Do you remember your first autumn experience abroad?
It is still vivid in my memory. I was sitting on the banks of Lake Kawaguchi in Japan, surrounded by autumnal trees dressed in red, orange and yellow.
Inspired by the mesmerizing sight before me, I penned a Haiku, an ode to autumn:
Flashes of gold, red, ochre
Dancing in the wind
I recently discovered that the Japanese even have a word for appreciating the autumn foliage: Momijigari (red leaf hunting) or Koyo (red leaves).
The harbingers of autumn in Japan are clear blue sky, brightly coloured leaves, shorter days, longer nights, and dry cold air.
Autumn begins in mid-September to December, for about three months. If you have the opportunity, you should visit Japan during this season at least once in your lifetime, you will not regret it.
Time to get your JR Pass ready to experience what Japan has to offer during autumn. Here are some of the best spots in Japan to experience autumn with your loved ones.
1. Arashiyama, Kyoto
Located on the outskirts of Kyoto, Arashiyama (Storm Mountain) is well-known as a place of scenic beauty and was a favourite retreat of the emperors and aristocrats in ancient times. Today, this area is also known for its exorbitant suburban homes.
Apart from the insta-famous Bamboo forest, there are so much more to Arashiyama. Go on the Sagano Scenic train ride, which is also Kyoto’s Romantic Train, and as its name suggests— it is truly a romantic experience to pass through the mountains overflowing with Japanese maple trees and listen to the soothing burbling sound of the Hozu-gawa River. Try to get your tickets at the station early and wish hard that you’ve been assigned to a window seat.
2. Mount Takao, Tokyo
As a matter of fact, it is impossible to miss the beautiful foliage even if you are taking a leisure stroll in bustling Tokyo. Consider venturing out of the city for a while, take a day trip to Mount Takao, which is only one hour away from Shinjuku station.
It is said that Mount Takao is home to the tengu, which is a variety of yōkai (supernatural monsters). But don’t you worry, there are no monsters in sight.
Take the Takaotozan Cable Car ride to the observatory deck on top of the mountain and, lo and behold, a spectacular view of the forest blanketed in gold and scarlet foliage greets you.
If you’re in the mood to hike up the mountain, there are several hiking trails designed for beginners to advanced hikers.
After taking in the marvellous view from the top of the mountain, treat yourself to a bowl of Mount Takao’s signature dish, Tororo soba (buckwheat noodles topped with grated Japanese yams), at Takahashiya located at the foot of the mountain.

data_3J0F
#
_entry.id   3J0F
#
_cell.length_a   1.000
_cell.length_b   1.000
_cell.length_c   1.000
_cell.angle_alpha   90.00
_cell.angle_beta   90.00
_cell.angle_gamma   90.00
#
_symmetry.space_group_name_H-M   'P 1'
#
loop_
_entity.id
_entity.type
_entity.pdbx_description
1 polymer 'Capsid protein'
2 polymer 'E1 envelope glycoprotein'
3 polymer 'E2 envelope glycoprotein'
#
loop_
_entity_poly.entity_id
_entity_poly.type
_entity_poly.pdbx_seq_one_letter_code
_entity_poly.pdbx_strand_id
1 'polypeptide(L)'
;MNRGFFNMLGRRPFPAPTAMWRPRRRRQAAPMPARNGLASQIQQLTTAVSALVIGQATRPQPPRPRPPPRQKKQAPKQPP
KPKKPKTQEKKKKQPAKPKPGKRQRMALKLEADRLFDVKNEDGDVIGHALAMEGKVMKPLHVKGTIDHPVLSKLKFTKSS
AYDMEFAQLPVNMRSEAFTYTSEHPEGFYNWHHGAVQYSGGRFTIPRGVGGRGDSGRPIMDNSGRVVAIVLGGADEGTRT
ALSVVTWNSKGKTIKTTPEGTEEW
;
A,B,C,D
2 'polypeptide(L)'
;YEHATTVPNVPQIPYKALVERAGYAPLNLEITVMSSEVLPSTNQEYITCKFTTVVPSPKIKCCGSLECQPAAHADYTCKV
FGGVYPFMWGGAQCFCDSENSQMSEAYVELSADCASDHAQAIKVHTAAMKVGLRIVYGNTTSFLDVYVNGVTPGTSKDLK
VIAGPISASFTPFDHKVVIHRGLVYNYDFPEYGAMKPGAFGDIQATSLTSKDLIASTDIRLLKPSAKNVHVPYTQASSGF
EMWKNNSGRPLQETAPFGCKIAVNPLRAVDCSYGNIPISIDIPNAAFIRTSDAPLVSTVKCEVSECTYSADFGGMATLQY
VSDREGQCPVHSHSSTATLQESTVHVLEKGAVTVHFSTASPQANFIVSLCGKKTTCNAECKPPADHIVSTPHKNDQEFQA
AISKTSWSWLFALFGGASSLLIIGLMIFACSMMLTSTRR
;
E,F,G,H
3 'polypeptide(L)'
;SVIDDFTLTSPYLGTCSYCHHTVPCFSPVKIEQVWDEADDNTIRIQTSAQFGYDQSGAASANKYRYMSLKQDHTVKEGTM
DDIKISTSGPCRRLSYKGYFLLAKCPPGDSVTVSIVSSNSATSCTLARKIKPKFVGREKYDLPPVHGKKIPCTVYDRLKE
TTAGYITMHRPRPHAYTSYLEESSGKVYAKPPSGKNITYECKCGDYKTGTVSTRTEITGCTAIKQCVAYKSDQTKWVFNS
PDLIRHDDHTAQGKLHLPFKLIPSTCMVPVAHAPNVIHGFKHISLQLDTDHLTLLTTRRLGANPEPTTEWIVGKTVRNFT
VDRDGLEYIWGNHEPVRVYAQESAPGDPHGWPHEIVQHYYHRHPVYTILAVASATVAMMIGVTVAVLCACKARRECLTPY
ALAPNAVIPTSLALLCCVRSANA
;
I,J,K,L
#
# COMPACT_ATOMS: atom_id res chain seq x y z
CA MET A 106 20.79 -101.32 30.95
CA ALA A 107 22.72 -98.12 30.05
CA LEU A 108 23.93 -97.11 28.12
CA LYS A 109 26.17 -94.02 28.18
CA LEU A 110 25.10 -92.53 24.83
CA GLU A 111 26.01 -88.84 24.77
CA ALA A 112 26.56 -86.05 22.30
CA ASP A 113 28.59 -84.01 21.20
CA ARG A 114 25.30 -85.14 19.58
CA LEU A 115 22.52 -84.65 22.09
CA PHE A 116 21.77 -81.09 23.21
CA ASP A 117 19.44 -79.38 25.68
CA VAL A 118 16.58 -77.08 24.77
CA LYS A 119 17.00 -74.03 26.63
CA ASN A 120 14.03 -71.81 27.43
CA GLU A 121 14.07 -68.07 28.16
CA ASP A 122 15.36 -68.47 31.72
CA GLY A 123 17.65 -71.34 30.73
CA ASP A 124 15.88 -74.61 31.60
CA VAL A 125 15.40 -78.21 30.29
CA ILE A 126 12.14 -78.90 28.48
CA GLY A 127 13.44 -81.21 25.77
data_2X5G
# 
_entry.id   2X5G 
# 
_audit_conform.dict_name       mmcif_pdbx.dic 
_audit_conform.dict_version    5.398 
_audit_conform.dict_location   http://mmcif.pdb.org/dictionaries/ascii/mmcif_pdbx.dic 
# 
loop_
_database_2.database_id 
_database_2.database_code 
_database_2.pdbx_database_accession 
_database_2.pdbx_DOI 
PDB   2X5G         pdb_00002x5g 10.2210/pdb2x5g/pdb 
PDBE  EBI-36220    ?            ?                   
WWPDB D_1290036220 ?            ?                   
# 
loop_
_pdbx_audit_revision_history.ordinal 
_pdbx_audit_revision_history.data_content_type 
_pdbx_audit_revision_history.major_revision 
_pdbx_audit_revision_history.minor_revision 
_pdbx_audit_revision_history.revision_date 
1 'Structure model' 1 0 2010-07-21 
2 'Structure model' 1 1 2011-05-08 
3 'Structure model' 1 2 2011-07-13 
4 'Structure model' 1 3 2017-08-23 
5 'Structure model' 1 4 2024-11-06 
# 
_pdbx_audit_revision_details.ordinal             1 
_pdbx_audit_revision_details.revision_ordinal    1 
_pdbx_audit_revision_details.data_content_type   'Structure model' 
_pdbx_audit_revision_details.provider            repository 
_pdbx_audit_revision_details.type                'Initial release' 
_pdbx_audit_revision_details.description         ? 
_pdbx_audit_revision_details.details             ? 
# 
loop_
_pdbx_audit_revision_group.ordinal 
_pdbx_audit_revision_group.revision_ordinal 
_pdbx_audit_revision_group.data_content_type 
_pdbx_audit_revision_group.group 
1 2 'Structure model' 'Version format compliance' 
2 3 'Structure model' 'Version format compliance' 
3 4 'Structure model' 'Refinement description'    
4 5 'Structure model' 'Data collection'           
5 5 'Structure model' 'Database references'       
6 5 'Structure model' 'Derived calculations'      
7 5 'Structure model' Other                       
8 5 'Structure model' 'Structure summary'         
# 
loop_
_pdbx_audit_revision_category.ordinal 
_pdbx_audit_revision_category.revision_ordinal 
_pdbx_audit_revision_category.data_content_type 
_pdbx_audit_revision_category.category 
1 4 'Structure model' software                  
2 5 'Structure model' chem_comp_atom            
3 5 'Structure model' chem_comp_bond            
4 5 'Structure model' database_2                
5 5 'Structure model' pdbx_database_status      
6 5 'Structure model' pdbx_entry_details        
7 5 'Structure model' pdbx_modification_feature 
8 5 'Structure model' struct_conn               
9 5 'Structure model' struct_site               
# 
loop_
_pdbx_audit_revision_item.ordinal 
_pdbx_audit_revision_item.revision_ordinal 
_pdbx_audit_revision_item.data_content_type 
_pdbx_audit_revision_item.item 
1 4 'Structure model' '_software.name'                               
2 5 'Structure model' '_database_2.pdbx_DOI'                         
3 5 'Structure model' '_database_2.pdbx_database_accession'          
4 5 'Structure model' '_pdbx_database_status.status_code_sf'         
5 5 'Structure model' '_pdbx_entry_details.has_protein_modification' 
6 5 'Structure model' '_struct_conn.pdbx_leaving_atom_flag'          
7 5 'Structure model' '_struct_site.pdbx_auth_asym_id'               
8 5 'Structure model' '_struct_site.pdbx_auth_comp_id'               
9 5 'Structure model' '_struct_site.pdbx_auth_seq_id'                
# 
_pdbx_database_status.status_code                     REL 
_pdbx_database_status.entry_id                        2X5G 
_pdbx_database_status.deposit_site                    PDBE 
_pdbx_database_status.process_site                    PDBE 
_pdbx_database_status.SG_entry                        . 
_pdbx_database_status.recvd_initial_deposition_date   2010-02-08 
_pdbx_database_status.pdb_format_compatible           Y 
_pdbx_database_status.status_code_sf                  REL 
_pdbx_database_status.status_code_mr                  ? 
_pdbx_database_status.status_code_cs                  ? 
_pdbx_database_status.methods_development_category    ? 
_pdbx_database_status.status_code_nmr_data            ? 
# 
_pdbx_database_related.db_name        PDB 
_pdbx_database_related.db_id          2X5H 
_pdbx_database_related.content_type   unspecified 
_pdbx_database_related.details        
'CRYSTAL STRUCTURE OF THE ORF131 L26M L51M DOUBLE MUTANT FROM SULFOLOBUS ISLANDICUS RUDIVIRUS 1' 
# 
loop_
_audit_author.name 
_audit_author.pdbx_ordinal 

3. Fuji Five Lakes
Possibly the world’s most beautiful volcano, Fuji-san, the highest mountain in Japan at 3,776 metres above sea level. Fuji-san last blew its top in the late 16th century. The volcano is now dormant, attracting hundreds of thousands of visitors from all over the world to marvel at the snow-capped beauty.
Autumn is the most beautiful time to visit any of the Fuji Five Lakes (Yamanakako, Kawaguchiko, Saiko, Shojiko and Motosuko), with the iconic Fuji-san in the background.
If you’re travelling from Tokyo, then I’d recommend taking a trip to Kawaguchiko. There is an Autumn Leaves Festival (Fuji-Kawaguchiko Momiji matsuri) that takes place on the northern shore of Lake Kawaguchiko. It has a designated ‘Momiji Corridor’— a walkway lined with plenty of maple trees in bright red, orange and yellow that proves to be an alluring sight and it is also a prime location for photography.
But if you wish to take in the sights of the autumnal leaves far from the tourist crowd, then take a trip to Lake Yamanakako, the largest lake of the Five Fuji Lakes. Apart from the stunning scenery, there are reputable outdoor hot spring baths in this area too.
4. Hoshi no Buranko in Hoshida Park, Osaka
Literally the swing of the stars, Hoshi no Buranko in Hoshida Park is a 280-metre-long giant suspension bridge at about 50-metre-high, which is about 15 storeys. As this long bridge connecting the two valleys looks like a bridge over the milky way hence it has been described as a swing.
The wooden suspension bridge offers panoramic views of the forest valleys. The atmosphere is even more spectacular during the autumn season. Imagine gazing out into the gorgeous natural landscape that is covered in soft shades of gold and scarlet, what a sight to behold.
5. Lake Ashinoko, Hakone
I’m sure you have seen that iconic Instagram photo featuring the giant waterside torii gateway of Hakone Shrine and Fuji-san in the backdrop, and that, is none other than the legendary beauty – Lake Ashinoko. It was formed in the caldera of Mount Hakone after the volcano’s last blew its top 3,000 years ago.
During autumn, the surrounding forested slopes will be shrouded in vivid colours, and the best way to admire the spectacle is to cruise on Lake Ashinoko and we bet you’d wish the entire journey to be longer than 30minutes!
6. Ryuzu Falls, Nikko
Fall paints the landscape in crimson red at Nikko city in Tochigi Prefecture. Just two hours of train ride from Tokyo, you’ll find yourself in a mythical city full of natural wonders. Nikko is famed for its rugged wilderness, ornamental temples and shrines, as well as therapeutic hot springs.
I had no idea that the surrounding trees near the waterfalls transformed into vivid colours of crimson and oranges faster, it is usually the first site that reveals the change in season. And that brings us to Ryuzu Falls in Nikko.
According to the locals, Ryuzu Falls is Nikko’s underrated beauty that puts on an amazing autumn display and is a prime location for photography. What is interesting about Ryuzu Falls is that it resembles the shape of a dragon head. Hence it was named literally— as Ryuzu means ‘the head of a dragon’.